• Re:Why Mercury? (Score:5, Informative)

      by FlexAgain (26958) on Wednesday June 25, 2003 @02:48PM (#6295853)
      Why did they choose Mercury? Don't get me wrong, I think it's pretty cool, but why not some of the other planets in our system? Scientists are fascinated with Mars because of the possibility of life. There's fascination about Saturn and it having a bazillion moons. Jupiter with it's nutty red spot (man that's a hell of a storm).

      Well, at the moment, ESA has a mission going to Mars (Mars Express), Venus shortly (Venus Express), Saturn is covered by Huygens (in combination with Cassini).

      Nothing is going to Jupiter, Uranus, Neptune, or Pluto at the moment, but most of those are real buggers to get to easily.

      Mercury is the only planet in the inner solar system which ESA hasn't sent anything to yet (or is about to). Add to that the fact that so little is known about it, Mariner 10 left many questions unanswered, and it's about time we had a look.
    • Re:Why Mercury? (Score:3, Informative)

      by cjabaley (606108)
      For a low cost mission Mercury is probably your best bet. There's no atmosphere to speak of, and external propulsion won't have to be terribly elaborate, because the sun's gravity will do most of the work. Also, as the two posters above me mentioned, very little has been studied about Mercury. On a more scientific note, mercury is the perfect place to study the effects of extreme heat and gravity on a planet and the inorganic substances that exist there. Moreover, it can provide more information about t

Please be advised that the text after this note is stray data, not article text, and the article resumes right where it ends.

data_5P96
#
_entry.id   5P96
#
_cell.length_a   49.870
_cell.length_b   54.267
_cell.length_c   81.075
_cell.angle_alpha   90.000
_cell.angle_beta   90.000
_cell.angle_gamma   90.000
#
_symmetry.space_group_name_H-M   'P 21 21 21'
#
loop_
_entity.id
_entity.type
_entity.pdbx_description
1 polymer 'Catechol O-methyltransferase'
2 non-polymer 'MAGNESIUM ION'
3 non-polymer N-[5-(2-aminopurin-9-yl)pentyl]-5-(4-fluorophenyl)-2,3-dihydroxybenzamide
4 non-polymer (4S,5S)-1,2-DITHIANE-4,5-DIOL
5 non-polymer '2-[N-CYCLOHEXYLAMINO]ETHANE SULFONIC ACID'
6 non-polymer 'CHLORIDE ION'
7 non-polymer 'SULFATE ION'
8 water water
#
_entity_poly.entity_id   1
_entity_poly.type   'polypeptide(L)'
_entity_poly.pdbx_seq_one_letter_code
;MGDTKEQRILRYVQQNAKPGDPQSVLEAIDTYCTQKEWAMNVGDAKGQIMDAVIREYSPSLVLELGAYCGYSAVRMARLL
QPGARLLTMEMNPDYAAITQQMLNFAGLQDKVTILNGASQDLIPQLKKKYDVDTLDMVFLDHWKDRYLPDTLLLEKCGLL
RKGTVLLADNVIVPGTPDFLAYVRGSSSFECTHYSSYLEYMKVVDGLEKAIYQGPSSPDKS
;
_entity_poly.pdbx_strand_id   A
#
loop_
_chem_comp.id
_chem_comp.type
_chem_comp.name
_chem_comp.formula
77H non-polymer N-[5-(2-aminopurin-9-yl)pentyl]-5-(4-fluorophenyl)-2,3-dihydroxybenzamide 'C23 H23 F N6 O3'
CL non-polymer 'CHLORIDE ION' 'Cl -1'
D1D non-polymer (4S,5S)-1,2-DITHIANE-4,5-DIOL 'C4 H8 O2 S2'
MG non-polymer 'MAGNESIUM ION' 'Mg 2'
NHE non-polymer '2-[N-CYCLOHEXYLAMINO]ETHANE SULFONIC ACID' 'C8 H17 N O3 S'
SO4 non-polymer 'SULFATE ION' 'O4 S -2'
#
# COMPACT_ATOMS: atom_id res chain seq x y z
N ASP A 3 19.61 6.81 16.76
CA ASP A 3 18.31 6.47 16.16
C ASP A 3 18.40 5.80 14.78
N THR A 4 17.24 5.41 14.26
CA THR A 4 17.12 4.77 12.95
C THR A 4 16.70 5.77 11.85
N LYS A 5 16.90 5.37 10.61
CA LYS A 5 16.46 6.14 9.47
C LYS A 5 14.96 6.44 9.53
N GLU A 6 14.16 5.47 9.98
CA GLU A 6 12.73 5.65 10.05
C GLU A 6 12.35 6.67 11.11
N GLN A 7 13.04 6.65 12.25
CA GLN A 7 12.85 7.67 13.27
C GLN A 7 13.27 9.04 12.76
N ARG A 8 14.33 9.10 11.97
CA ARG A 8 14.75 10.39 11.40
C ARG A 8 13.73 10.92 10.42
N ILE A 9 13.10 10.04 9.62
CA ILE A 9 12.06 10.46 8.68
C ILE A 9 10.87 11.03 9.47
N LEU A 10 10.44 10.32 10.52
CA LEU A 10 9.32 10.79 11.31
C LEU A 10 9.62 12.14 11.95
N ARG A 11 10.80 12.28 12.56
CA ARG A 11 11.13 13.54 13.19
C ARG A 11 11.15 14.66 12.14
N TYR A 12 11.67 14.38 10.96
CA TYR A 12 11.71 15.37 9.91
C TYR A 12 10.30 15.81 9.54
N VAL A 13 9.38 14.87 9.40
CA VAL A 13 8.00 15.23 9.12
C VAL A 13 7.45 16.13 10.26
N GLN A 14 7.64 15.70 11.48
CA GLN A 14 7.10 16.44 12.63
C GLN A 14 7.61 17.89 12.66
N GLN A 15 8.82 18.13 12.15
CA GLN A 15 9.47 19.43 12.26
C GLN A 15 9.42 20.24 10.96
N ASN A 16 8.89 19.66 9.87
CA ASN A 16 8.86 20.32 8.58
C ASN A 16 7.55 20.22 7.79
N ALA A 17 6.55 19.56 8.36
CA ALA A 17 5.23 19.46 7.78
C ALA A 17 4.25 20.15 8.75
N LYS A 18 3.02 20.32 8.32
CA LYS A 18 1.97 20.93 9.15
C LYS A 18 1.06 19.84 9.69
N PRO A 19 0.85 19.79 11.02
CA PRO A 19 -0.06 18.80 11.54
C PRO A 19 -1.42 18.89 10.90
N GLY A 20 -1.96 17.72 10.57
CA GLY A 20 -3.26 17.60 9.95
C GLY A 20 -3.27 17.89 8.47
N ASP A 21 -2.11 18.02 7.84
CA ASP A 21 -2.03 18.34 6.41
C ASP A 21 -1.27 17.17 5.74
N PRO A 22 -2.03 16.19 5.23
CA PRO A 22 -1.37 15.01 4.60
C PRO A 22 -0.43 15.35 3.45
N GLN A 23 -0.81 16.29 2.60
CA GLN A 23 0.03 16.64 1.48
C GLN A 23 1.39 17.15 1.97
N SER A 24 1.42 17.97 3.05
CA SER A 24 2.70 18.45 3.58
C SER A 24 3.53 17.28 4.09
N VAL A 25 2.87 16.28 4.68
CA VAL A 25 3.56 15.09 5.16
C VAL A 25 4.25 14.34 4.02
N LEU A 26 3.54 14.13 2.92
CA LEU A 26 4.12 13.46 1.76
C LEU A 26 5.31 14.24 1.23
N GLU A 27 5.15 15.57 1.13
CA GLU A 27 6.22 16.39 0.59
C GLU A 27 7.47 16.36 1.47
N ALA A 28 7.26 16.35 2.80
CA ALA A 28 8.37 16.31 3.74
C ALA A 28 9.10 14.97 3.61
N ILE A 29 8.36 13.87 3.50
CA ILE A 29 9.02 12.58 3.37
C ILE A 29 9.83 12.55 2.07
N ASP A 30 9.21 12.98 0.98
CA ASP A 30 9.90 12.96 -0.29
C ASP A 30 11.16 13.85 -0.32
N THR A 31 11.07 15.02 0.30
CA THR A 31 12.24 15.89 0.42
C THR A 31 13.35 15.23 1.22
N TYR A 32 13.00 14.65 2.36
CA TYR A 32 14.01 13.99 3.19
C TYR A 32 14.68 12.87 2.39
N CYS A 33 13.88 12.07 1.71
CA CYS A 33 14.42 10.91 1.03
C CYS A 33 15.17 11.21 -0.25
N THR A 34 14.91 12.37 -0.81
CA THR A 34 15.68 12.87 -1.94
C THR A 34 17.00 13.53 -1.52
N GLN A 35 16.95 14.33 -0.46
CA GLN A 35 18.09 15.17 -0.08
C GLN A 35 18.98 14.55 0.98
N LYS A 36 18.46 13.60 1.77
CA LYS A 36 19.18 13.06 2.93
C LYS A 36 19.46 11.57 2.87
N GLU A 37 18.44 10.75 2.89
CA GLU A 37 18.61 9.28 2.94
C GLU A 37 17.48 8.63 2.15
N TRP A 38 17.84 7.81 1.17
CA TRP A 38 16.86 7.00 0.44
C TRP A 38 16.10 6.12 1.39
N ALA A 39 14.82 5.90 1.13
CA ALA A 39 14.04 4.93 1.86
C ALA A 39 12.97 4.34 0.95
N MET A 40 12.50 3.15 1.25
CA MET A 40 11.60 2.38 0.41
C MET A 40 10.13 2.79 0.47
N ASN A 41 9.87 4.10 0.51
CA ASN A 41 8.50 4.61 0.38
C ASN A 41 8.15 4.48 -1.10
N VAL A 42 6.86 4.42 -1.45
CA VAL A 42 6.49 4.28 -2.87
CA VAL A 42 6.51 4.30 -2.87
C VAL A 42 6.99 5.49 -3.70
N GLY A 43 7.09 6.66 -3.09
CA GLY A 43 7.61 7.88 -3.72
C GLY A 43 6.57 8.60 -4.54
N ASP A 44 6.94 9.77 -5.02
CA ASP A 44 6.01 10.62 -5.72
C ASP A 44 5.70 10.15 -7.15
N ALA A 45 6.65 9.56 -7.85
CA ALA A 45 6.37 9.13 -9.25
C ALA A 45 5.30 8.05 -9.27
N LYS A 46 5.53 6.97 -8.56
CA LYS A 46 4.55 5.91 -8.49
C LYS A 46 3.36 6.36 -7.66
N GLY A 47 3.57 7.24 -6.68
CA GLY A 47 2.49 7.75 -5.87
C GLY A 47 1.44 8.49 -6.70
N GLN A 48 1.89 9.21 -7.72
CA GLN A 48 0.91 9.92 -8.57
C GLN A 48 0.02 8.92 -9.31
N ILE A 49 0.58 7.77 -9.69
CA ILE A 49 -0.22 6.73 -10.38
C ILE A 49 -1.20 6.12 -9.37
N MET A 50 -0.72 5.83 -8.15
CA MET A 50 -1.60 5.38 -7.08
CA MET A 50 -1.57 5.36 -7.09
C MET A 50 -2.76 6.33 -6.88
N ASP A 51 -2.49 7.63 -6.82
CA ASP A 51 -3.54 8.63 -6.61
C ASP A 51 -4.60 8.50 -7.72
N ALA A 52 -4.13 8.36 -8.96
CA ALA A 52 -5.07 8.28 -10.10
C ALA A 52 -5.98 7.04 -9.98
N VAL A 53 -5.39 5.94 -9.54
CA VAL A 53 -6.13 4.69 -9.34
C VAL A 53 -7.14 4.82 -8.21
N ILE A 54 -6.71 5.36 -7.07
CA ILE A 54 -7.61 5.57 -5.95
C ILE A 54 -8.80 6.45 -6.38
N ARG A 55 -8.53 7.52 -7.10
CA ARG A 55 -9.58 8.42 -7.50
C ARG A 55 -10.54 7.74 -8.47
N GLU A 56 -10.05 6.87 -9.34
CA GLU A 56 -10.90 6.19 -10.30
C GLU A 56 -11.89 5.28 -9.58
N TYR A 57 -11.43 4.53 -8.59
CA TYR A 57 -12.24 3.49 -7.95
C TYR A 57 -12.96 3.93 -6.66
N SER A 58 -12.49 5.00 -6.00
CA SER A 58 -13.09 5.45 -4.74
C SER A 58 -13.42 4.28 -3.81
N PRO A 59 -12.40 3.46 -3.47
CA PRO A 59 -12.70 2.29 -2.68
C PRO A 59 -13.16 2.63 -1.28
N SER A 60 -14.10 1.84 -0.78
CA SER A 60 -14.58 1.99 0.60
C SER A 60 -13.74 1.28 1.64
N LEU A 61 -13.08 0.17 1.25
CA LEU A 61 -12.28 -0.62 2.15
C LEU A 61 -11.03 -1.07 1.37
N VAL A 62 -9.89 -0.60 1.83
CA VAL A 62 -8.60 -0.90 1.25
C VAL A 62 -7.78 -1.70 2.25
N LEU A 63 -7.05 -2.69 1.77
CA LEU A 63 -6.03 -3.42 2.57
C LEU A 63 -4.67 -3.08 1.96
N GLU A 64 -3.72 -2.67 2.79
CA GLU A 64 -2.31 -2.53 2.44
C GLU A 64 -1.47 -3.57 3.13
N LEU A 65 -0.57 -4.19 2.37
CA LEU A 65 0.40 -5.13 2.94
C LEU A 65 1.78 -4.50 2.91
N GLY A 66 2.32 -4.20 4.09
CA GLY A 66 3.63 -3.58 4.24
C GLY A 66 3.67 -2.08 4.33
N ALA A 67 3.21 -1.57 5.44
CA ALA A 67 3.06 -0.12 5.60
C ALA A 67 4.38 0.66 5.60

• Becuase quite frankly once you've heard 'We will rock you' , 'Radio Ga Ga' and 'Who Wants To Live Forever' and the immortal 'Bohemian Rhapsody' there could not be another choice.

      If you dont get it...age.. its the only way

      S
    • Re:Why Mercury? (Score:3, Insightful)

      by Tackhead (54550)
      > So why Mercury? Especially considering the difference between the hottest daytime temps and the coldest night temps...
      >
      > This has me on curiosity alone.

      I think you just answered your own question: Curiosity alone.

      Off the top of my head, the insane spread between day/night temperatures would probably allow us to learn a lot about Mercury's composition by watching the rocks cool.

      I'd imagine they can also learn a lot about the sun during the approach and insertion/landing phase.

      Not do diss

  • BepiColombo (Score:4, Informative)

    by FlexAgain (26958) on Wednesday June 25, 2003 @02:36PM (#6295661)
    Even though they don't mention the name, this sounds likes they are talking about BepiColombo [esa.int] which has been in the works for several years now.

    One of the more exciting bit about the mission is the lander (or impactor, depending) which is one of the things which distinguishes it from the US Messenger. Unfortunately, this is also one of the elements most likely to be removed, due to cost and complexity.
    • by wowbagger (69688) *
      So, the probe will go to Mecury, circle 'round it, inspect it, and start to leave.

      Then it will turn around, and say,

      "There's just one thing that puzzles me, sir..."
    • by Alsee (515537)
      One of the more exciting bit about the mission is the lander (or impactor, depending)

      No sir, the mission didn't fail. We just had an unexpected revision in mission type.

      -
  • by namco (685026)
    looks like the japanese are trying to acquire western space technology so they can dominate the 'market' - again!